He obtained a law degree from San Beda College of Law in 1972. In the same year, he passed the bar exam. Duterte became a Special Counsel at the City Prosecution Office in Davao City from 1977–79, Fourth Assistant City Prosecutor from 1979–81, Third Assistant City Prosecutor from 1981–83, Second Assistant City Prosecutor from 1983–86. Duterte has said. After he was challenged by the Catholic Bishops' Conference of the Philippines and AdDU officials to name the priest and file a case against him, Duterte revealed the priest's name as Fr. Mark Falvey, SJ; the Jesuits of the Society of Jesus in the Philippines confirmed that according to press reports in the United States, in May 2007, the Society of Jesus agreed to a tentative payout of USD16 million to settle claims that Falvey sexually abused at least nine children in Los Angeles from 1959 to 1975. Accusations against Falvey began in 2002, he was never charged with a crime. Additionally in May 2008, the Diocese of Sacramento paid $100,000 settlement to a person raped and molested by Mark's brother, Fr.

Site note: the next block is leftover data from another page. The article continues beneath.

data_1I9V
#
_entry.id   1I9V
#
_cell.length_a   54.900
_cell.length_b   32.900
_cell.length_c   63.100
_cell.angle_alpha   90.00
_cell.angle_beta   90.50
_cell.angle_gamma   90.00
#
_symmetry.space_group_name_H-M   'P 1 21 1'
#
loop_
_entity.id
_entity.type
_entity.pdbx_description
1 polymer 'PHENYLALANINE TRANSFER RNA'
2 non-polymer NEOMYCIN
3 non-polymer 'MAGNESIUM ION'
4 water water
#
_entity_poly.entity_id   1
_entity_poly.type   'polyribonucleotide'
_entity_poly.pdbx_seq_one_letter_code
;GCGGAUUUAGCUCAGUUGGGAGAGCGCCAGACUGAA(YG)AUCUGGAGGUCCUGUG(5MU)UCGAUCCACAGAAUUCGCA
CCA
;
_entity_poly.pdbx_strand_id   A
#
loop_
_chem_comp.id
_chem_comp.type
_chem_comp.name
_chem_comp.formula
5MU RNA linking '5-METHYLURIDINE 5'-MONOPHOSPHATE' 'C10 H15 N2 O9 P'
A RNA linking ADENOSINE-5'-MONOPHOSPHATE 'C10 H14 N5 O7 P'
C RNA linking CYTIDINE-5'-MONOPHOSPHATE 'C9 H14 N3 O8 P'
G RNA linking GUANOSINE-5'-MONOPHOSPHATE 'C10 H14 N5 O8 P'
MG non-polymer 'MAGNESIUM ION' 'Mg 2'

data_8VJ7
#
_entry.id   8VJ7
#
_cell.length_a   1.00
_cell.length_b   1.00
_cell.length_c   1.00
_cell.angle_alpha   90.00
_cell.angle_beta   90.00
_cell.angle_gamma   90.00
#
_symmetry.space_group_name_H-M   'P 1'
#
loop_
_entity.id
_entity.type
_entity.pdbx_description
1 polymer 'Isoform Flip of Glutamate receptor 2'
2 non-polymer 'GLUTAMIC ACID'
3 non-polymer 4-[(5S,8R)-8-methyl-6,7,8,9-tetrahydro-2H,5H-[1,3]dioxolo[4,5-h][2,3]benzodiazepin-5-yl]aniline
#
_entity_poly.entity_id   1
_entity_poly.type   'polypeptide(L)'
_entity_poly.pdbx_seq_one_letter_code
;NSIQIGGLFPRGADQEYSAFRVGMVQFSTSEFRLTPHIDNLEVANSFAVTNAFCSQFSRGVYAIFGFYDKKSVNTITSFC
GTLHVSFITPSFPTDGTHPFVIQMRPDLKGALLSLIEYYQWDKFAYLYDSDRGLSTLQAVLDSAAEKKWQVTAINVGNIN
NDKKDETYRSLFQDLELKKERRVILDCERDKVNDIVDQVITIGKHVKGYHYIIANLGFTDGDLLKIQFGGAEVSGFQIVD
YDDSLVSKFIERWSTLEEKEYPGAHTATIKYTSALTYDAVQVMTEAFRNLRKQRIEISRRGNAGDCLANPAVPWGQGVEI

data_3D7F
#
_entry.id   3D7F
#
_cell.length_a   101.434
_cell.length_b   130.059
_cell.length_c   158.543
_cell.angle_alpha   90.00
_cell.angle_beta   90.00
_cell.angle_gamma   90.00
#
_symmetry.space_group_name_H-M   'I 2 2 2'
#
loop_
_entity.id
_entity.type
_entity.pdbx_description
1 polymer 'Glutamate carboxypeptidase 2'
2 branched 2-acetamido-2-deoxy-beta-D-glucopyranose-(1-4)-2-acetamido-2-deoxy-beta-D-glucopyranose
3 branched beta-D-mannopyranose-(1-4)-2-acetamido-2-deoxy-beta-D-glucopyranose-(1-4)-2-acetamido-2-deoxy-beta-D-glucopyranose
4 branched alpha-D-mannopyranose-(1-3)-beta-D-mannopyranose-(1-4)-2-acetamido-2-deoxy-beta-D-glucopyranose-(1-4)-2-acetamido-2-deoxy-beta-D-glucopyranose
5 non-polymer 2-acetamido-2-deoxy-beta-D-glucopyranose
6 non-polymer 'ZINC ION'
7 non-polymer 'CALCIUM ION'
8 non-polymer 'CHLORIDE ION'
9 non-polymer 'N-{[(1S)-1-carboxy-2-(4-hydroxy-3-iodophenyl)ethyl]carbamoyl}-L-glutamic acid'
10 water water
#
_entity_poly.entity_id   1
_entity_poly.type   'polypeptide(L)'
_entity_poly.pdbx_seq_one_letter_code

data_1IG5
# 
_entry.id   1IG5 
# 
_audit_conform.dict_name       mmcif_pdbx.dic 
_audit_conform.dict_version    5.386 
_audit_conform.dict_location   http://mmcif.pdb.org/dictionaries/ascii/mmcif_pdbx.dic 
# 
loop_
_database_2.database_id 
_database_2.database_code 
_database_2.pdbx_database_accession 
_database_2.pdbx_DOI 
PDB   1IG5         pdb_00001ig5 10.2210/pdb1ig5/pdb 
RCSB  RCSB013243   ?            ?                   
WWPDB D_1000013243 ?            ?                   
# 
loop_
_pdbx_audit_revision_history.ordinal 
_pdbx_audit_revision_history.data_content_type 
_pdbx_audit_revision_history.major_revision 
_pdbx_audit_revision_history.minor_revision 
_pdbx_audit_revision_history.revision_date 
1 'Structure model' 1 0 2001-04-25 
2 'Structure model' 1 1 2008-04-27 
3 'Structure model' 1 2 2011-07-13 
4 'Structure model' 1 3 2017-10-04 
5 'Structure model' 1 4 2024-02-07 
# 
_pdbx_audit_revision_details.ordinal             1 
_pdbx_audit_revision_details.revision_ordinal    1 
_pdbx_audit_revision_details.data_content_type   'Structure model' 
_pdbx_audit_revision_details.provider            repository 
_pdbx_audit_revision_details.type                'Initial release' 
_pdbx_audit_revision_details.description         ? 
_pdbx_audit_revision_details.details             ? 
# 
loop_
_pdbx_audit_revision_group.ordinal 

Arthur Falvey. However, it was not indicated in the report if Mark Falvey was
Speaker of the House of Representatives of the Philippines